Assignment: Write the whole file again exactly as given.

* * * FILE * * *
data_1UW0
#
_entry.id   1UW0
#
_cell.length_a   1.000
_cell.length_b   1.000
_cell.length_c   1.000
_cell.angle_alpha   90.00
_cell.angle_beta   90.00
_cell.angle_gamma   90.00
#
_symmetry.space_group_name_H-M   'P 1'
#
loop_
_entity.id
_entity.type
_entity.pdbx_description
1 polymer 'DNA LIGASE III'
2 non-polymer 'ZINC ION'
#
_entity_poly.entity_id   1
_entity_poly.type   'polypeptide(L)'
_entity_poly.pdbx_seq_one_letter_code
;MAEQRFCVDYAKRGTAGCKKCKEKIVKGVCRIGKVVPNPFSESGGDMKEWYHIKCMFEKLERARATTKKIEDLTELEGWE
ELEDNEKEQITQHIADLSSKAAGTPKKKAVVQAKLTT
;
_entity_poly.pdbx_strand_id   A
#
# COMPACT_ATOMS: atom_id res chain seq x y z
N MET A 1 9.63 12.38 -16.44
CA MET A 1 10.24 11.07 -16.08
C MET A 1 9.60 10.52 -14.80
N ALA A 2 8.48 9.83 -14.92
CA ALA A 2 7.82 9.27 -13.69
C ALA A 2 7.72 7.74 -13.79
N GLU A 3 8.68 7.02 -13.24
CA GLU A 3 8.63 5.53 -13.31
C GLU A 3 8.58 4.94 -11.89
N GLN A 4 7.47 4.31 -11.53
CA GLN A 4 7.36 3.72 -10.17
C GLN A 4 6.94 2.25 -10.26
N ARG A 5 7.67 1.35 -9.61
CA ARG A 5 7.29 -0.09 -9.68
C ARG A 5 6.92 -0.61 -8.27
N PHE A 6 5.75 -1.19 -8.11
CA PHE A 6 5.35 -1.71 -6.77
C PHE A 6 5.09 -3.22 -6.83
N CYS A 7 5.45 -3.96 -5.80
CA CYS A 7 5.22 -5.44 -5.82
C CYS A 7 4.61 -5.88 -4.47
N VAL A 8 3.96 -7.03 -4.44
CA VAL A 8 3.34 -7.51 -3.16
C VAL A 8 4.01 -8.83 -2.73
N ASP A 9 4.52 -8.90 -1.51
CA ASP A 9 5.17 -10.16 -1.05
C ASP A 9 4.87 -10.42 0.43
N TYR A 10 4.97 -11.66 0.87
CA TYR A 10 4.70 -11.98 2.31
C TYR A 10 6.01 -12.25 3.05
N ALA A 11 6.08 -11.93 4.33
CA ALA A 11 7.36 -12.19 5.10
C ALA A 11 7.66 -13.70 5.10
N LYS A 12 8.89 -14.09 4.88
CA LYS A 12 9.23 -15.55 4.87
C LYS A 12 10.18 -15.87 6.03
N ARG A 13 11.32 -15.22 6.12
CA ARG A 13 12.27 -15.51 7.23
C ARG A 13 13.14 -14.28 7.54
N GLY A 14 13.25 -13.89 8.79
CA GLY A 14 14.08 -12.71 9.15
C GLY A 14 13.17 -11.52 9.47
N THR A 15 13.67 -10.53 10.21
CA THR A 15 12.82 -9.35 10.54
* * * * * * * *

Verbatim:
data_1UW0
#
_entry.id   1UW0
#
_cell.length_a   1.000
_cell.length_b   1.000
_cell.length_c   1.000
_cell.angle_alpha   90.00
_cell.angle_beta   90.00
_cell.angle_gamma   90.00
#
_symmetry.space_group_name_H-M   'P 1'
#
loop_
_entity.id
_entity.type
_entity.pdbx_description
1 polymer 'DNA LIGASE III'
2 non-polymer 'ZINC ION'
#
_entity_poly.entity_id   1
_entity_poly.type   'polypeptide(L)'
_entity_poly.pdbx_seq_one_letter_code
;MAEQRFCVDYAKRGTAGCKKCKEKIVKGVCRIGKVVPNPFSESGGDMKEWYHIKCMFEKLERARATTKKIEDLTELEGWE
ELEDNEKEQITQHIADLSSKAAGTPKKKAVVQAKLTT
;
_entity_poly.pdbx_strand_id   A
#
# COMPACT_ATOMS: atom_id res chain seq x y z
N MET A 1 9.63 12.38 -16.44
CA MET A 1 10.24 11.07 -16.08
C MET A 1 9.60 10.52 -14.80
N ALA A 2 8.48 9.83 -14.92
CA ALA A 2 7.82 9.27 -13.69
C ALA A 2 7.72 7.74 -13.79
N GLU A 3 8.68 7.02 -13.24
CA GLU A 3 8.63 5.53 -13.31
C GLU A 3 8.58 4.94 -11.89
N GLN A 4 7.47 4.31 -11.53
CA GLN A 4 7.36 3.72 -10.17
C GLN A 4 6.94 2.25 -10.26
N ARG A 5 7.67 1.35 -9.61
CA ARG A 5 7.29 -0.09 -9.68
C ARG A 5 6.92 -0.61 -8.27
N PHE A 6 5.75 -1.19 -8.11
CA PHE A 6 5.35 -1.71 -6.77
C PHE A 6 5.09 -3.22 -6.83
N CYS A 7 5.45 -3.96 -5.80
CA CYS A 7 5.22 -5.44 -5.82
C CYS A 7 4.61 -5.88 -4.47
N VAL A 8 3.96 -7.03 -4.44
CA VAL A 8 3.34 -7.51 -3.16
C VAL A 8 4.01 -8.83 -2.73
N ASP A 9 4.52 -8.90 -1.51
CA ASP A 9 5.17 -10.16 -1.05
C ASP A 9 4.87 -10.42 0.43
N TYR A 10 4.97 -11.66 0.87
CA TYR A 10 4.70 -11.98 2.31
C TYR A 10 6.01 -12.25 3.05
N ALA A 11 6.08 -11.93 4.33
CA ALA A 11 7.36 -12.19 5.10
C ALA A 11 7.66 -13.70 5.10
N LYS A 12 8.89 -14.09 4.88
CA LYS A 12 9.23 -15.55 4.87
C LYS A 12 10.18 -15.87 6.03
N ARG A 13 11.32 -15.22 6.12
CA ARG A 13 12.27 -15.51 7.23
C ARG A 13 13.14 -14.28 7.54
N GLY A 14 13.25 -13.89 8.79
CA GLY A 14 14.08 -12.71 9.15
C GLY A 14 13.17 -11.52 9.47
N THR A 15 13.67 -10.53 10.21
CA THR A 15 12.82 -9.35 10.54